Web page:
With this entry I am going to share the experience of traveling to the north of France to a place called Armentières.
The above image is the train station at Armentières. Some things in France are all shiny and new … this train station is not one of them. When I got off the train I was desperate to go to the toilet … no, this was a train station without a public toilet and so the attendant suggested I find one in a cafe in the centre of town. I laughed.
The purpose of this trip was to locate my great-uncle’s grave. The name of the war cemetery is “Cite Bonjean”. I had no idea where to go once I exited the train, so I headed to the nearest cafe. I found a coffee shop not too far away and as I was finishing, I noticed a conveniently located florist right next door. I had intended to buy some flowers to bring with me, so this was fortuitous
The story became magical once I entered the florist. A lovely man greeted me and helped me choose a floral tribute for my great-uncle’s grave. As we spoke I asked him if he could possibly give me directions to get to the cemetery, to which he replied, “No, hop in my car outside and I will drive you myself”. He called his wife to mind the shop and he took me to his florist van. I offered to pay extra for the service but he refused, saying if it hadn’t been for men like my great-uncle, they would all be speaking German today.
He kindly dropped me at a small gate to the side of the cemetery and then departed. In this one section there were more than 1,500 grave sites. Each fallen soldier had a headstone and these were arranged in long rows of two headstones, backing each other and facing out. The cemetery is huge. I was alone in this memorial cemetery and had no idea of where I might find my great-uncle. So I just started to walk towards the centre. I thought I would look around before working out a strategy to locate the grave site. Less than minute had passed when I looked to my left and there I found the tombstone of Pvt Murdoch McRae. How wonderful was that! It was a moving moment.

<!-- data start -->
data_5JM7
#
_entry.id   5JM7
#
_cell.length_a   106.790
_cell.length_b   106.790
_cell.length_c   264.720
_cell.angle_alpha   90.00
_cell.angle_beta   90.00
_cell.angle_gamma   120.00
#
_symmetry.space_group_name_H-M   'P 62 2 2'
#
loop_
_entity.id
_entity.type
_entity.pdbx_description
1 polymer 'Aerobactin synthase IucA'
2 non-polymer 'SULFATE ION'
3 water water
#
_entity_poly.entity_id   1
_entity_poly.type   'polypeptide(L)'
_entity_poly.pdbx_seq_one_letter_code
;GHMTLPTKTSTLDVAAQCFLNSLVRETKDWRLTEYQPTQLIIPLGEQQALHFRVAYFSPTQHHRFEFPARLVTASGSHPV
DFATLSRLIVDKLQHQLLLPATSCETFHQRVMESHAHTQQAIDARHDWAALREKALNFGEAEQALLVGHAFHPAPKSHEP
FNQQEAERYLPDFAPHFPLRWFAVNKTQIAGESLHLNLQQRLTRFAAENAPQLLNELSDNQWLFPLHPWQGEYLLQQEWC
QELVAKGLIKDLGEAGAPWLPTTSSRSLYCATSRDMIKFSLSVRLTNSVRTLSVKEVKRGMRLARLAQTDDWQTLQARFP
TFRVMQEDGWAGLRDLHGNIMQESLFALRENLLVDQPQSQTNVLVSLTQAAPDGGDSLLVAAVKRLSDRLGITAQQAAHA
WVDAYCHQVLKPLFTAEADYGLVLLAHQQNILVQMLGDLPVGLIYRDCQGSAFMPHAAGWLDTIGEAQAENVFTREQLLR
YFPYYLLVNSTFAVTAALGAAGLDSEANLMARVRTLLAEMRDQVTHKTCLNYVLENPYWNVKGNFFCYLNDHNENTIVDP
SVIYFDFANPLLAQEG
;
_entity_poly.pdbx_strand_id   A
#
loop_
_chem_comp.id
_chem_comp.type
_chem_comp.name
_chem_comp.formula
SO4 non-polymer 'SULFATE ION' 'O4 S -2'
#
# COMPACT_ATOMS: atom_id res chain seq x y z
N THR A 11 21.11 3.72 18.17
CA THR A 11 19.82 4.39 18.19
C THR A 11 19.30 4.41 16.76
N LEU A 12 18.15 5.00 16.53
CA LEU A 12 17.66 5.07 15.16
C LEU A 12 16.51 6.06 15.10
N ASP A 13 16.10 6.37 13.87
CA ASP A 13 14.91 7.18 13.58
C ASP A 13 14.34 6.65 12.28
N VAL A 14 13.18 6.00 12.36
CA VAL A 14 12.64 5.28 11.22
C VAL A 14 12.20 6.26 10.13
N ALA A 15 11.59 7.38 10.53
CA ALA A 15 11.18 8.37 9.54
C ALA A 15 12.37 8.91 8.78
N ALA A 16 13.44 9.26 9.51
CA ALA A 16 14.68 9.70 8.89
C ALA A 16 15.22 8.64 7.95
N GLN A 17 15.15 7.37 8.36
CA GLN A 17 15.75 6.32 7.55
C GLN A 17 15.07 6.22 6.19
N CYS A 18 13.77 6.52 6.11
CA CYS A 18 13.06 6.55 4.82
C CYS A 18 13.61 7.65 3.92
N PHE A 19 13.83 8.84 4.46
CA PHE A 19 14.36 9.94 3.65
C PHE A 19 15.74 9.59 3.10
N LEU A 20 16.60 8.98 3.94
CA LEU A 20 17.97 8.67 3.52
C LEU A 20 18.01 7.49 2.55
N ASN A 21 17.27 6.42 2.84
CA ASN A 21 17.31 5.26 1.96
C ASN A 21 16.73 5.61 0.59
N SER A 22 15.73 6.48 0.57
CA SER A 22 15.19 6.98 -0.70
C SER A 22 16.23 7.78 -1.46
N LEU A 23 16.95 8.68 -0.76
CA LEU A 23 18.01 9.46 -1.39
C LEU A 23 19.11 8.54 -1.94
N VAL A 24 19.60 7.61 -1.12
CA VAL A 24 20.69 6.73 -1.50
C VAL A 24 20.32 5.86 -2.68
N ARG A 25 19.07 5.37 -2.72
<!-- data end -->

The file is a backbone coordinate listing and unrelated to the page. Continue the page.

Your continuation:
I spent time reflecting on the sacrifice of not only my great-uncle but also all the other men (and women) who had died during the Great War. As I walked through the rows of well-tended graves and read the epitaphs, I was reminded of just how young these boys were at the time … 21, 23, 26, 24, 28, and on and on.
I spent a couple of hours at the cemetery. It was solemn and peaceful. There was absolutely no-one else around, so I could lay on the grass, still and meditative. I left the bunch of flowers by the headstone, and a print of an old portrait photograph of Private Murdoch McRae, who died on January 16, 1917, and whose christian name is my middle name.
PierFrancesco Grasselli is a Rome-based author/novelist and local personality in the charming inner city locality of Trastevere (note: Tevere, is the Italian name of the river that runs through Rome; we call it the “Tiber” and “tras” is the prefix for across) which not surprisingly is the area “across the river”, at the level of the Ponte Sisto. Trastevere is a vibrant meeting place for young and old, with wall-to-wall restaurants and bars. During most evenings the streets are teaming with people.